Blurred Vision and Antidepressants

Understanding Blurred Vision Related to Antidepressant Use

Blurred Vision
What does it mean if you develop blurred vision when taking an antidepressant?. Image Source/Getty Images

If you are experiencing blurred vision on an antidepressant what does this mean? Is it dangerous? Why does it occur?

Symptom of Blurred Vision on Antidepressant Medications

Blurred vision is a possible antidepressant side effect in which a person becomes unable to see clearly. This has been described in many ways, but most commonly is described as a lack of "sharpness" and clearness to a person's vision.

In addition to a lack of clarity, someone may also experience symptoms as burning, itching, redness of the eye, or scratchy or gritty sensations. In addition, some people note a sensitivity to light.

Which Antidepressant Medications May Cause Blurred Vision and Why?

Blurred vision is most commonly associated with the class of antidepressants known as tricyclic antidepressants. This class of medications includes drugs such as Elavil (amitriptyline), Pamelor (nortriptyline), Norpramin (desipramine), Tofranil (imipramine), Sinequan (doxepin), and others.

Tricyclic antidepressants block the receptors in the brain for the neurotransmitter acetylcholine. When this receptor is blocked, tear production stops, causing the eyes to become dry (dry eye syndrome).  Because there are acetylcholine receptors in other areas of the body as well, this blockage can also lead to symptoms in other parts of the body, such as dry mouth and constipation.

Will Blurred Vision Go Away? How Long Does it Last?

Blurred vision as a side effect of tricyclic antidepressants usually subsides within a few weeks of treatment even if you continue to use the medication regularly.

What Should You Do if You Experience Antidepressant-Related Blurred Vision?

Helpful steps that you can take if you are experiencing blurred vision include:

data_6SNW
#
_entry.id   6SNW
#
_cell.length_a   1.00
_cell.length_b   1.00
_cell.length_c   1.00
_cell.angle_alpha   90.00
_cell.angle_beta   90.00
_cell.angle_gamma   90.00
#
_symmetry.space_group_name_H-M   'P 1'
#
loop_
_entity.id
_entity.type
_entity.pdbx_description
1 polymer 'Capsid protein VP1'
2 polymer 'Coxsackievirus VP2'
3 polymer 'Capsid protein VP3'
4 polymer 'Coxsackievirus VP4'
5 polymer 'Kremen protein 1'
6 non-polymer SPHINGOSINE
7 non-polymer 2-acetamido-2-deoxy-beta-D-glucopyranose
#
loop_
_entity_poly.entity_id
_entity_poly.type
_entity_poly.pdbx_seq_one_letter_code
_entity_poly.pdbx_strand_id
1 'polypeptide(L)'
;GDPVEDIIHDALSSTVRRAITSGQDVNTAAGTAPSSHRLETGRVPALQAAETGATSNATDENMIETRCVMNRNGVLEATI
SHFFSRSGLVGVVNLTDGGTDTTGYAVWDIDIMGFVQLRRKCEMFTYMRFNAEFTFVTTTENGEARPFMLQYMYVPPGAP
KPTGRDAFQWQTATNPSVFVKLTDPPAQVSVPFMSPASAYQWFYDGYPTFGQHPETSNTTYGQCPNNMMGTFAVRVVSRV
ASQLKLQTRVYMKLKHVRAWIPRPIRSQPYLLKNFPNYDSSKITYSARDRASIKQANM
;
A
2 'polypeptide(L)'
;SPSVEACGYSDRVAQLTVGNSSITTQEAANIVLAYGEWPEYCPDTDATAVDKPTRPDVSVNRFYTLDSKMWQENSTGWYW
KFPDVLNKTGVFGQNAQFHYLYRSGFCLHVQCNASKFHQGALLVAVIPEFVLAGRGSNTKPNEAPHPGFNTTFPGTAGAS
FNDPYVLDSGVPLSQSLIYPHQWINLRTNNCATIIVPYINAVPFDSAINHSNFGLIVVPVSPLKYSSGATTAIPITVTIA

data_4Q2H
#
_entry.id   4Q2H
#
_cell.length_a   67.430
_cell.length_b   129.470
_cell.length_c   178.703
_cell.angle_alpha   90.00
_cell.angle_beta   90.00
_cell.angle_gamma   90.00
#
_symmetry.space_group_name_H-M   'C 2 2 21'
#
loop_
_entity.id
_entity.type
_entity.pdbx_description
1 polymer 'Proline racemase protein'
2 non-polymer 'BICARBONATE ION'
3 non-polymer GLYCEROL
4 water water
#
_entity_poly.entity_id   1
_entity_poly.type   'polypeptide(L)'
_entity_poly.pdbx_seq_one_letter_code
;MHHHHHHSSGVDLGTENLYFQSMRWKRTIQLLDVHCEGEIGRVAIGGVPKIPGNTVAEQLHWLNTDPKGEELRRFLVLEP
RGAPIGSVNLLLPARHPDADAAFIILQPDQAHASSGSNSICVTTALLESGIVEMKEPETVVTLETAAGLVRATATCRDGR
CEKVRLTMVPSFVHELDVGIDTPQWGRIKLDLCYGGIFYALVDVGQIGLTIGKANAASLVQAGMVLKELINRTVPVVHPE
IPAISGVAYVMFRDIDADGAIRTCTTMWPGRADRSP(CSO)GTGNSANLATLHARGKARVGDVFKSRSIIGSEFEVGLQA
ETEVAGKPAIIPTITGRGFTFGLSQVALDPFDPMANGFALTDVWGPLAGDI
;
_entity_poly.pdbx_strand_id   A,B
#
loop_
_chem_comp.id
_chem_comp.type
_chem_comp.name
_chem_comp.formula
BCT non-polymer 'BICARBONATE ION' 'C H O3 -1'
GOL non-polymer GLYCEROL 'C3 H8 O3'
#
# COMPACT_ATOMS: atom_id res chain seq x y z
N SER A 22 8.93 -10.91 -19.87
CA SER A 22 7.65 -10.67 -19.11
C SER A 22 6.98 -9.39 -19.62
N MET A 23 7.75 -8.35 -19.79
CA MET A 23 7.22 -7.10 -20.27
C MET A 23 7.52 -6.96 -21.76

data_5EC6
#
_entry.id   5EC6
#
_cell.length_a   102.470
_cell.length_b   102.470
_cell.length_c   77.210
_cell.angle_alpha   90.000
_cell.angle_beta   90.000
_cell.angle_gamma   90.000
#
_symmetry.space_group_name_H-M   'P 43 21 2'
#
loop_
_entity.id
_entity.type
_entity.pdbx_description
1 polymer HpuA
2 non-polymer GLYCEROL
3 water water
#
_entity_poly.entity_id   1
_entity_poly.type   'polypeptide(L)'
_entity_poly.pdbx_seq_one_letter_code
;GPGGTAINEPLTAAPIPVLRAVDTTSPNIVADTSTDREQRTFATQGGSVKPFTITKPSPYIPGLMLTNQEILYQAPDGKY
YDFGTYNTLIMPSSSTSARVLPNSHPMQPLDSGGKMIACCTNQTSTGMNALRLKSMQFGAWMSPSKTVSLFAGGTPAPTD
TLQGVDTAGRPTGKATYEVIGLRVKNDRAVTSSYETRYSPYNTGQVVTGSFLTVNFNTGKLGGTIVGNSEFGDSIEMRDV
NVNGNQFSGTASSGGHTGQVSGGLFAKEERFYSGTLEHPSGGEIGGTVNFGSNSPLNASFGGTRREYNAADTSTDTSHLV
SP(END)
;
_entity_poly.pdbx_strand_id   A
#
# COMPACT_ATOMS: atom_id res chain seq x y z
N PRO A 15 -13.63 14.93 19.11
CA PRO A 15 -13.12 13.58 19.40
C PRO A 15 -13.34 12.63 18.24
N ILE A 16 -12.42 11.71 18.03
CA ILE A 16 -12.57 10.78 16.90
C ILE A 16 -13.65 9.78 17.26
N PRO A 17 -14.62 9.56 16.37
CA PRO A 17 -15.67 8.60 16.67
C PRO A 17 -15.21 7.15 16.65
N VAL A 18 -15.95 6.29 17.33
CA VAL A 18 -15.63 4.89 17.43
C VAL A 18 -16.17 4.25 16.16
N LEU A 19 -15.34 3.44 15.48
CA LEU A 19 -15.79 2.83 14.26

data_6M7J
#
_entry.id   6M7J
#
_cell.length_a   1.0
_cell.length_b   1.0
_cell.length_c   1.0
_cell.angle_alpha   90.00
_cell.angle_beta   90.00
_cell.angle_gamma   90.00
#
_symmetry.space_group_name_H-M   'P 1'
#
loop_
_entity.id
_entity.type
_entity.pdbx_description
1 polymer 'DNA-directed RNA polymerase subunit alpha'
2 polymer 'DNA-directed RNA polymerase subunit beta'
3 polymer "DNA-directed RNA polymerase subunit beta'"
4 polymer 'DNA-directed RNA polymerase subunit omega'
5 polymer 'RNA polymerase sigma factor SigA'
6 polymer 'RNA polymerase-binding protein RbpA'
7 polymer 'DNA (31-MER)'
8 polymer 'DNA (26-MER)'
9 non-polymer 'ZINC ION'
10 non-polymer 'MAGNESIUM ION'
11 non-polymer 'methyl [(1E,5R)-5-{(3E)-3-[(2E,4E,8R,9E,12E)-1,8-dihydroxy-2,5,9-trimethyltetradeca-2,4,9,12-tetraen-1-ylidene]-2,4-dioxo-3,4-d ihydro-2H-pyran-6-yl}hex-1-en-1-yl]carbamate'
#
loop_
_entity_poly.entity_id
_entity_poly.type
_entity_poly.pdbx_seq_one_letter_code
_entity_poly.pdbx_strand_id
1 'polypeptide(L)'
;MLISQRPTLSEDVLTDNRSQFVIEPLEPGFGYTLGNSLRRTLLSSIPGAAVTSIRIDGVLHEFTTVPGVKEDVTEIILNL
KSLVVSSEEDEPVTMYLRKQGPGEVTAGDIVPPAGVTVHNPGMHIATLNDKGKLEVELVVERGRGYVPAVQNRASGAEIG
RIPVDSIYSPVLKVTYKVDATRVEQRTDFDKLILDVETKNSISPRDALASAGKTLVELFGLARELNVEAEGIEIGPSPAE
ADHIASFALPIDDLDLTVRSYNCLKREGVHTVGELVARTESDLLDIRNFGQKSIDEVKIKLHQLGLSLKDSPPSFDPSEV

• Getting an eye exam to rule out other causes of blurred vision. There are many causes of blurred vision of which antidepressants are only one. It is very important to make sure you have your eyes examined to rule out any other causes, especially since many of these require timely treatment.
  • Using artificial tears during the day and lubricating ointment at bedtime to relieve the dryness.
  • Using a humidifier.
  • Avoiding smoking as well as secondhand smoke. In addition to smoke, it is important to manage any other irritants in your environment which may irritate your eyes. You may wish to talk to an allergist if the side effect of your antidepressant is adding to eye symptoms which you had to some degree related to environmental allergies.
  • Talking with your doctor about punctal plugs. Punctal plugs are small silicone plugs which are used to block the tear ducts on the inner or outer eyelid. These allow the body to conserve either natural tears which lubricate the eye or artificial tears which you apply.
  • Talking with your doctor about changing your dose. If this is not possible, it may be time to switch to a different class of antidepressant.

If Blurred Vision Persists or is Too Bothersome

If you continue to have problems with blurred vision, another option may be to talk with your doctor about changing to a different type of medication. Although tricyclics may be the best choice for some, other people may do better with one of the newer medications types, such as the selective serotonin reuptake inhibitors (SSRIs) or the serotonin and norepinephrine reuptake inhibitors (SNRIs). These antidepressants affect the acetylcholine receptors in a different way from the tricyclics and tend to have fewer side effects.  Your doctor will be able to help you determine if using another type of medication is best for you.

Why Not Discontinue Your Medication Without Talking to Your Doctor

If you are troubled by any side effects that you are experiencing, it is best to continue to take your medication as prescribed until you are advised by your doctor to make a change. That doesn't mean that you need to wait until your next appointment, and you should call your doctor right away if you are concerned.

Stopping an antidepressant too quickly can lead to what is known as discontinuation syndrome, which can cause you to not feel well. Symptoms of antidepressant discontinuation syndrome can include muscle aches, nausea, fatigue, odd sensations, and dizziness. It is also possible that your depression could return or become worse if you stop taking your medication. Your doctor will be able to advise you about how best to stop taking, or change, your medication in order to avoid these problems.

Sources:

Kasper, Dennis L.., Anthony S. Fauci, and Stephen L.. Hauser. Harrison's principles of internal medicine. New York: Mc Graw Hill education, 2015. Print.

Wilson, E., and M. Lader. A Review of the Management of Antidepressant Discontinuation Symptoms. Therapeutic Advances in Psychopharmacology. 2015. 5(6):357-68.

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